A. Jones in Vegas: Not Guilty, But...

As we review the Las Vegas Sun's report on Adam Jones' grand jury testimony concerning his involvement in that tragic 2007 shooting incident, we're hoping the NFL's reinstatement decision it isn't unduly influenced by the paper's choice of incendiary, suggestive and loaded words.

We are in no way ignoring the horrible results of that infamous Feb. 19 night, when the now-Cowboys cornerback was apparently at the core of a melee that resulted in the shooting and semi-paralysis of Minxx club manager Tom Urbanski. Football isn't life and death, and we easily recognize that. In fact, our ability to separate one issue from another allows us to downshift from Urbanski's serious issues (survival) to Jones' more frivolous ones (football).

Jones has pleaded no contest to a disorderly conduct charge, thus his offering of testimony to help with the ongoing investigation. His culpability is notable – but so is his cooperation.

The Las Vegas Sun apparently does not see it that way, however.

The Sun's coverage of Jones' testimony begins with a seemingly stubborn insistence on referring to the player as "Pacman.'' The nickname – which Jones is trying to distance himself from – appears in the Sun's headline, in its photo cutline, and in its first mention of the man in its news story.

This isn't exactly Cassius Clay/Muhammad Ali, we know. But in this space, we'll attempt to follow a policy of letting a man go by whatever name he chooses. … unless we are purposely being snarky while wearing the hat of "columnist'' or "editorialist.''

Is "snarky'' within the rights of the Las Vegas Sun's news coverage?

The paper's photograph shows Jones entering Las Vegas' Regional Justice Center while positioned near a man named Robert Reid. According to the Sun's cutline describing its picture, Jones "hides behind his bodyguard and co-defendant Robert Reid. …''

Now, we weren't at the Regional Justice Center last week. We are left having to rely on the Sun employee who wrote the cutline (who probably wasn't there, either). But was Jones really "hiding''? Is he intentionally positioning himself behind Reid as to avoid being photographed by the local paper? Is he really that conscious of a courthouse cameraman? And in the sense that he'd traveled across the country to testify in a high-profile grand jury case, is "hiding'' really at all the appropriate wording?

The Sun does it again in the article, writing: "With the help of a half-dozen uniformed courthouse marshals, the trio (Reid, Jones and his lawyer) attempted to elude a waiting Sun photographer.''

We would suggest that the paper is clever in its attempt to subtly paint a scurrilous picture of the player here. Jones needs "help,'' Jones is "surrounded by cops,'' Jones is "attempting to elude.''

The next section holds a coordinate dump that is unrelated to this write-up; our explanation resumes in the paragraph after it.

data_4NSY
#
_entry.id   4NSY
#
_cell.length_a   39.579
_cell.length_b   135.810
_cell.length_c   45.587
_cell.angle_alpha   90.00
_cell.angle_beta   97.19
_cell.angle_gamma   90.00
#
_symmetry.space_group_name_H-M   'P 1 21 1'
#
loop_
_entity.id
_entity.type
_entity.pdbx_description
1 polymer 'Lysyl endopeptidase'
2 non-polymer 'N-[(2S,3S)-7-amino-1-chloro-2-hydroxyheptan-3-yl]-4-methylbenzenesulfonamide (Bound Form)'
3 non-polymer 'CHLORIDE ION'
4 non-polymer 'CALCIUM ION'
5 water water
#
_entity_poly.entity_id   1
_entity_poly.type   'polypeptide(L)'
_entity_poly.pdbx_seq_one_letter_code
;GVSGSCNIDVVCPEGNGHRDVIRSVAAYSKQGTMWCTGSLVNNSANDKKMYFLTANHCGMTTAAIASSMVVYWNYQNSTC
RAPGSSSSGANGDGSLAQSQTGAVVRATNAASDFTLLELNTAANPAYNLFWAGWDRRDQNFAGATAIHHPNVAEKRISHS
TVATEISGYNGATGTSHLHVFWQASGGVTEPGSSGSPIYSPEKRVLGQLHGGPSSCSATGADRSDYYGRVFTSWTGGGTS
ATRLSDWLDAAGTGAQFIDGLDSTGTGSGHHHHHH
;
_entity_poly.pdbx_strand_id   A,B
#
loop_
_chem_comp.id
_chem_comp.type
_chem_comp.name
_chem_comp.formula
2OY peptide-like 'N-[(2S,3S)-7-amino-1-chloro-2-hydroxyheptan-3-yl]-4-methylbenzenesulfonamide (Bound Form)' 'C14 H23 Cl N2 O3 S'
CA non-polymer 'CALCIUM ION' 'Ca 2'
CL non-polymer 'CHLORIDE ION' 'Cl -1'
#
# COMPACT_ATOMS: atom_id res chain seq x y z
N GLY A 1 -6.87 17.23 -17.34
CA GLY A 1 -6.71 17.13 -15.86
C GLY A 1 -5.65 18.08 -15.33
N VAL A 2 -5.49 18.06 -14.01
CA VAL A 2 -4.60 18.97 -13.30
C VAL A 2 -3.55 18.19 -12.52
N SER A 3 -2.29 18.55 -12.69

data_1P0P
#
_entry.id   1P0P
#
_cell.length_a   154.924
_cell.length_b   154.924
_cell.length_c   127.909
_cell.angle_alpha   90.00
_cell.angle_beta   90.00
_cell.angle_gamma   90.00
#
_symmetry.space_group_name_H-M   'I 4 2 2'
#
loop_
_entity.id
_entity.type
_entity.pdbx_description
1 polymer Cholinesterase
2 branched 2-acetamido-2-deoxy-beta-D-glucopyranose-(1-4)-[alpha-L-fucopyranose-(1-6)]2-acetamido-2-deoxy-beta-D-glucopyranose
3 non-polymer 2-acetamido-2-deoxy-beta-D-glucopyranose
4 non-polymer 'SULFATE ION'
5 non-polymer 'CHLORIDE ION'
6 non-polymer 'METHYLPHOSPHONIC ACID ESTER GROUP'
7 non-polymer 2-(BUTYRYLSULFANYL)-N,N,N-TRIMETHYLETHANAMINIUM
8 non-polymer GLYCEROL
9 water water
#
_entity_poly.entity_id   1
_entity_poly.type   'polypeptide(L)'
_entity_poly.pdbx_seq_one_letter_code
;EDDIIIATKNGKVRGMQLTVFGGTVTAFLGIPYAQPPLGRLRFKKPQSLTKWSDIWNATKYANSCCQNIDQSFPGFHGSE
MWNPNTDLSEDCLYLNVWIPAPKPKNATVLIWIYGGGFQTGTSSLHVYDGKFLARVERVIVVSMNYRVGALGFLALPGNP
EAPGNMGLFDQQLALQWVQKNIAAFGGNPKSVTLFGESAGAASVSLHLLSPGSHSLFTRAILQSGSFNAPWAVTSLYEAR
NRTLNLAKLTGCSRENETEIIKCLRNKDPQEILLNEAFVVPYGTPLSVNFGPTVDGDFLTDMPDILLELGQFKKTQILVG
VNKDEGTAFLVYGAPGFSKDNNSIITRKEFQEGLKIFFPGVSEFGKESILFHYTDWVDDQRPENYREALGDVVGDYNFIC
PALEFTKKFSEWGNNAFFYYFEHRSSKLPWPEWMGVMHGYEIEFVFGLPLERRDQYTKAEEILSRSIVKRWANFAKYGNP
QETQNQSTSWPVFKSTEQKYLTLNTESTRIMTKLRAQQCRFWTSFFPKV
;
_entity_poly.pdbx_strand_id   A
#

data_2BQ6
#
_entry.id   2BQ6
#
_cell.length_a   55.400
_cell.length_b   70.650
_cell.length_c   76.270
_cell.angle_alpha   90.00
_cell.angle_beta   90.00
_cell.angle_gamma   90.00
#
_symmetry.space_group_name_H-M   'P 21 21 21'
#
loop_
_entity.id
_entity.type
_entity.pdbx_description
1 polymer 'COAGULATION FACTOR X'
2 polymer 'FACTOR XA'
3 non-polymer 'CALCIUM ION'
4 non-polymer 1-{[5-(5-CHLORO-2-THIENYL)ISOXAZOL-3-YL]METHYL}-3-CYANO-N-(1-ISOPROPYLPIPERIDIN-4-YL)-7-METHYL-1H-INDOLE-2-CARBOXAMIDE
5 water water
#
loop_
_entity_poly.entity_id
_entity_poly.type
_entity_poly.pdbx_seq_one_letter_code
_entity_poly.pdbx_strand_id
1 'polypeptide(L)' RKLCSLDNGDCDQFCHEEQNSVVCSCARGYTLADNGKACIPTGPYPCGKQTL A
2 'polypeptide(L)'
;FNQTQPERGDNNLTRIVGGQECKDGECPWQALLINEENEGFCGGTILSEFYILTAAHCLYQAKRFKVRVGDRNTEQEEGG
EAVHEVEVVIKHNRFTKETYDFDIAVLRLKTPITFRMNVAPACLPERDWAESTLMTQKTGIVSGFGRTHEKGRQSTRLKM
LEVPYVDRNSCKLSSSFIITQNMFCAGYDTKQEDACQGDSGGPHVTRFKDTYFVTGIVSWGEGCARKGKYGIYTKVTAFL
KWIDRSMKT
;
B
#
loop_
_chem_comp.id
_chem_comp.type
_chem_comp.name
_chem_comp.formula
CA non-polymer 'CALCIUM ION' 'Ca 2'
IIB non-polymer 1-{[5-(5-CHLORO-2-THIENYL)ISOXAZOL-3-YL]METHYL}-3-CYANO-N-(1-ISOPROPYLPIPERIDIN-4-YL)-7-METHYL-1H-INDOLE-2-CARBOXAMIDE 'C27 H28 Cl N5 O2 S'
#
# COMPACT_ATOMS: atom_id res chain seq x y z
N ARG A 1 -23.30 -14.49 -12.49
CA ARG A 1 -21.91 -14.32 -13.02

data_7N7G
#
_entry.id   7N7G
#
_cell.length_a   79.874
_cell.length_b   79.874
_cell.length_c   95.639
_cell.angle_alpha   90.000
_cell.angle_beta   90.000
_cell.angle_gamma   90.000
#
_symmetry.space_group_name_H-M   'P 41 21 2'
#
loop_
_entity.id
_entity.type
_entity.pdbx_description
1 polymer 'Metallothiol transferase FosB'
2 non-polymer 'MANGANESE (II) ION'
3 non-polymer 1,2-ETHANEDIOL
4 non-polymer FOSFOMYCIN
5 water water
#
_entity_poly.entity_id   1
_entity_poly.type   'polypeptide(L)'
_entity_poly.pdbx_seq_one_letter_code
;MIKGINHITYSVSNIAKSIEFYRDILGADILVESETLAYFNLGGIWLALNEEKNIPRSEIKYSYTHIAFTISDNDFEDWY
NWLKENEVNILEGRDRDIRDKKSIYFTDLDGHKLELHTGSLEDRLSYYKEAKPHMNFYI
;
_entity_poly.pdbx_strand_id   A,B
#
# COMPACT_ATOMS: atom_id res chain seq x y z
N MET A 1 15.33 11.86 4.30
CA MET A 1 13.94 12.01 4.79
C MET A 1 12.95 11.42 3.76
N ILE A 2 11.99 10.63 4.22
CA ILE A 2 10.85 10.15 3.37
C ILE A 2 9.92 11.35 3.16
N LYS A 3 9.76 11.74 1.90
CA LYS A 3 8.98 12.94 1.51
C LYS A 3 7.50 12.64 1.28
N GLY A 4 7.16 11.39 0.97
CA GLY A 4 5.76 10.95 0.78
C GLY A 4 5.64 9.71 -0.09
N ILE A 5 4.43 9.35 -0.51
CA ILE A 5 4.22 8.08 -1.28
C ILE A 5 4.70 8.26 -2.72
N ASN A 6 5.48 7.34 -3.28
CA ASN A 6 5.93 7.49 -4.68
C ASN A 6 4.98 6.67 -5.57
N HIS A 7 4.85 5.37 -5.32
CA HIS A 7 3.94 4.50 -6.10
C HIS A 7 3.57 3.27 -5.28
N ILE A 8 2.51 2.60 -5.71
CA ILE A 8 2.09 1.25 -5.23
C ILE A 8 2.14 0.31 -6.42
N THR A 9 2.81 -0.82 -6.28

Is that clear enough for you? No? Fine. Here's the next paragraph from the story:

"… Jones and his entourage swiftly made their way through the courthouse lobby and down the stairs to the grand jury room in the basement. He declined comment as he walked. Jones spent about 90 minutes inside the grand jury room, which was guarded by marshals in the hallway. When he completed his testimony, Jones evaded a Sun reporter and a photographer by slipping out a courthouse back door under an escort by two plainclothes marshals.''

Let's take stock in the Sun's account:

Jones had an "entourage.'' (One co-defendant and a lawyer is an "entourage''? The paper might've well gone with "posse.'') Jones "declined comment.'' (Hardly newsworthy; his appearance was in order to speak to a grand jury, where the information is private.) Jones "evaded.'' Jones "slipped out.'' (Evocative suggestions, indeed. Why would a "good person'' be so "evasive'' and "slippery''?)

Again, please don't misunderstand. Our full sympathy is with the wheelchair-bound Urbanski, who was an innocent victim simply doing his job that night.

At the same time, please don't misunderstand something else: Adam Jones isn't the gunman. In April, police arrested 29-year-old Arvin Edwards of Renton, Wash., on attempted murder and battery charges. Jones may be a goofball. He may even be malevolent. Given his track record, it is not unreasonable for a Cowboys fan to believe that it will take a fortuitous turn in Jones' life to keep him on the field and out of trouble.

But his involvement in this incident – as foolish as it was – has been dealt with by the authorities. It is over. …

Even if the local newspaper sneakily hopes you infer that it shouldn't be.

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